As you probably know by now, California Chrome attempted to become the 12th horse and first since Affirmed in 1978 to win the Triple Crown and join a fabled group that includes such esteemed equines as Gallant Fox, Whirlaway, Citation and Secretariat…and fell right on his long face, finishing fourth. The winner of the Kentucky Derby and Preakness lost the Belmont Stakes to 9-1 long-shot Tonalist, who did not run the opening two races of the series. Ah, there’s the rub. Part of the challenge of the Triple Crown, a not insubstantial part, is that it is an endurance test. CC lost to a fresher horse.
Well, you know, that’s why winning the Triple Crown is so special and the horses who achieved it are the sport of racing’s four-footed immortals. It’s hard. When your horse loses the final and most difficult (it’s longer) of the three races after winning the first two, as many horses have, the correct, classy and ethical response is well established. It doesn’t take any imagination. You say that you congratulate the winning stables, the owners, the horse and the jockey, that of course you are disappointed, that your horse ran the best race he could but on this day it was not good enough. Then you shut up, and let sportswriters make excuses for the loss, if there are excuses to be made.
Unfortunately, Steve Coburn, the co-owner of California Chrome, couldn’t wrestle his understandable disappointment to the ground—everyone was disappointed, really, because horse racing is a declining sport, and desperately needs a Triple Crown winner now more than ever—and said this to reporters:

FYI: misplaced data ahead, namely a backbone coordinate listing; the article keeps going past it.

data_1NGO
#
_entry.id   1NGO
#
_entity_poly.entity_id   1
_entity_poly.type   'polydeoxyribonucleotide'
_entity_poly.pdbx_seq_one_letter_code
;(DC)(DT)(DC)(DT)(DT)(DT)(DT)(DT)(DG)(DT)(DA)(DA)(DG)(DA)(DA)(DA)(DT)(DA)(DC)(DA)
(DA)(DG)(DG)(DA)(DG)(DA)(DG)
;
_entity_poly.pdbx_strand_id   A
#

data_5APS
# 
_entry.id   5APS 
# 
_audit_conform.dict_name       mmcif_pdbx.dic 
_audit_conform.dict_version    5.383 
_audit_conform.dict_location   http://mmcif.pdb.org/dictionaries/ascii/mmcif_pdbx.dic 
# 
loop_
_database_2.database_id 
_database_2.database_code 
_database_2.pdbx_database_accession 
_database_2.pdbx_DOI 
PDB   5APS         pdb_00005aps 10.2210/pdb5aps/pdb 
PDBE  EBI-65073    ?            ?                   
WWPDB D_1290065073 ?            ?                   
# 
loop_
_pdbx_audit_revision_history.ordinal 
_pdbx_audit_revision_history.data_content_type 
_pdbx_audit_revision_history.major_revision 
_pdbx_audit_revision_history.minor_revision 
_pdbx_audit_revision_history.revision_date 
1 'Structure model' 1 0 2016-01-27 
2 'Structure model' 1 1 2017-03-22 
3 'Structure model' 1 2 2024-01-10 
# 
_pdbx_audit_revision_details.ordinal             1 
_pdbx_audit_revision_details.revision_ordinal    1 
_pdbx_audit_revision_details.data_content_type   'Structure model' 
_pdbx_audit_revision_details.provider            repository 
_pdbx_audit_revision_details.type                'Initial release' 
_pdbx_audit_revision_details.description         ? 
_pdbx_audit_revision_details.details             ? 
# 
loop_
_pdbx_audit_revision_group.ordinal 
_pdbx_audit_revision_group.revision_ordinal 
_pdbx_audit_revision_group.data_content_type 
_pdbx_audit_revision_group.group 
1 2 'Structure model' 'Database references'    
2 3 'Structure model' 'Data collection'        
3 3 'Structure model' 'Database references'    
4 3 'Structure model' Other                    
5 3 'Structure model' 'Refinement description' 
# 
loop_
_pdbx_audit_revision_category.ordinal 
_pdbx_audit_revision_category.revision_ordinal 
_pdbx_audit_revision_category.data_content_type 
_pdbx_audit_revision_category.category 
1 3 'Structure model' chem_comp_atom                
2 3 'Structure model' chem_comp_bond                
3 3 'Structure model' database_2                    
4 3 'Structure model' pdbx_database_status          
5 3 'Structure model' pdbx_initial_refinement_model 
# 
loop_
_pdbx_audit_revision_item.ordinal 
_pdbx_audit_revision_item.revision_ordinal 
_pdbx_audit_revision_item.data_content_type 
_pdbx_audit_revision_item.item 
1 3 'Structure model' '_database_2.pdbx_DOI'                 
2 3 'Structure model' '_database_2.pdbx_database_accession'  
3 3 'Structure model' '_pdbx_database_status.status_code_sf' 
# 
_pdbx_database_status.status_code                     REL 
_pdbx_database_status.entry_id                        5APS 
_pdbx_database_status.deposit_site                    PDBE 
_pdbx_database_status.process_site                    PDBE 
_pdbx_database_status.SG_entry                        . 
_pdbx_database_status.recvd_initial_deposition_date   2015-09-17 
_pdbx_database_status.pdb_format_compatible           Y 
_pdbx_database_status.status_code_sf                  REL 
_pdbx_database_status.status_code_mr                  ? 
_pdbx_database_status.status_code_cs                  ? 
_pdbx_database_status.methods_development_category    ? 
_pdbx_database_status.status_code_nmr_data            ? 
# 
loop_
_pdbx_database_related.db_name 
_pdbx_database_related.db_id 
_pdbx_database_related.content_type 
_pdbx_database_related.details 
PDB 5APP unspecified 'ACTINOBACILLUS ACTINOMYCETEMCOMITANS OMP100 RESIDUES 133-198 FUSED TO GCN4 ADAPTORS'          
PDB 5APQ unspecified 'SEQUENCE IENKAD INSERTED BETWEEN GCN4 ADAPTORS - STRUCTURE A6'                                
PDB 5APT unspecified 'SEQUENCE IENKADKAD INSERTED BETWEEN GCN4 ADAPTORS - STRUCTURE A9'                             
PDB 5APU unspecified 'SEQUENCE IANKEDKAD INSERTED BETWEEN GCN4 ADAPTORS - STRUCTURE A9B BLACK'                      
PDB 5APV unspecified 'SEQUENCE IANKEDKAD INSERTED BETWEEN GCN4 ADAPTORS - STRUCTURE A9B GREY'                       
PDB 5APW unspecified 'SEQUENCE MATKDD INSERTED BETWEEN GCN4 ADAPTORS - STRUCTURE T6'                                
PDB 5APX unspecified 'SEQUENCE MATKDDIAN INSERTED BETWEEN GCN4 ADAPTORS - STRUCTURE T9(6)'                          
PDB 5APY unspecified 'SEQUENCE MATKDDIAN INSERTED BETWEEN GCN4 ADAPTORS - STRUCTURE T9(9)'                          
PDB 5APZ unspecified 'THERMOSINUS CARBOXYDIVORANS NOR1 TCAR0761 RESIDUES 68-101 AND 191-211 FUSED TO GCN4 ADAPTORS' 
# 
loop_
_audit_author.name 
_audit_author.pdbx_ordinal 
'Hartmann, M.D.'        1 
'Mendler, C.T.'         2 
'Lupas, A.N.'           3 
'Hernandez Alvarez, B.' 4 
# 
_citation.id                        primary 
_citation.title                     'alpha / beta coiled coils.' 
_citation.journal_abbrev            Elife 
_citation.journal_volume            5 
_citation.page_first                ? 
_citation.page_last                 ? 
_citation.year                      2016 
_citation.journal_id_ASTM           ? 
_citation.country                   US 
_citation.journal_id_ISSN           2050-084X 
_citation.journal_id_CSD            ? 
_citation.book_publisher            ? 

“This is his third great big race. These other horses, they sat them out and tried to upset the apple cart. It’s not fair to these horses that have been in the game since day one. I look at it this way, if you can’t make enough points to get in the Kentucky Derby, you can’t run the other two races.”
I look at it this way: Coburn’s statement makes no sense, and he made himself look like a jerk. Essentially his argument is that it was unfair for for his horse to have to win the Triple Crown under the same rules that defined what have always made winning the Triple Crown a career-defining achievement for a racehorse. It’s like a marathon runner who loses after being favored to win the gold in the Olympics complaining that 26 miles is too long. Moreover, Chrome finished in a tie for fourth, not second: it’s not as if only Tonalist outran him on Sunday.
For disgracing the Sport of Kings on its big day, and advocating a change in the Triple Crown rules that would make any future winner a fraud, this Ethics Dunce award is for you, Steve Coburn. Your horse may have lost, but you won this by doing a superb imitation of a horse’s ass.
* I really messed this up. First I got the name right in the headline, but somehow changed it to “Cohen” in the text. Then I misread a commenter correction that said “Cohen not Coburn,” causing me to change the few correct versions of the name to the wrong one without even independently checking, because I made so many stupid typos that I assume I’m wrong. I even came up with a theory of why I had the wrong name, when I had the right one. It was a bad day. I’m sorry.
Facts: Yahoo! Sports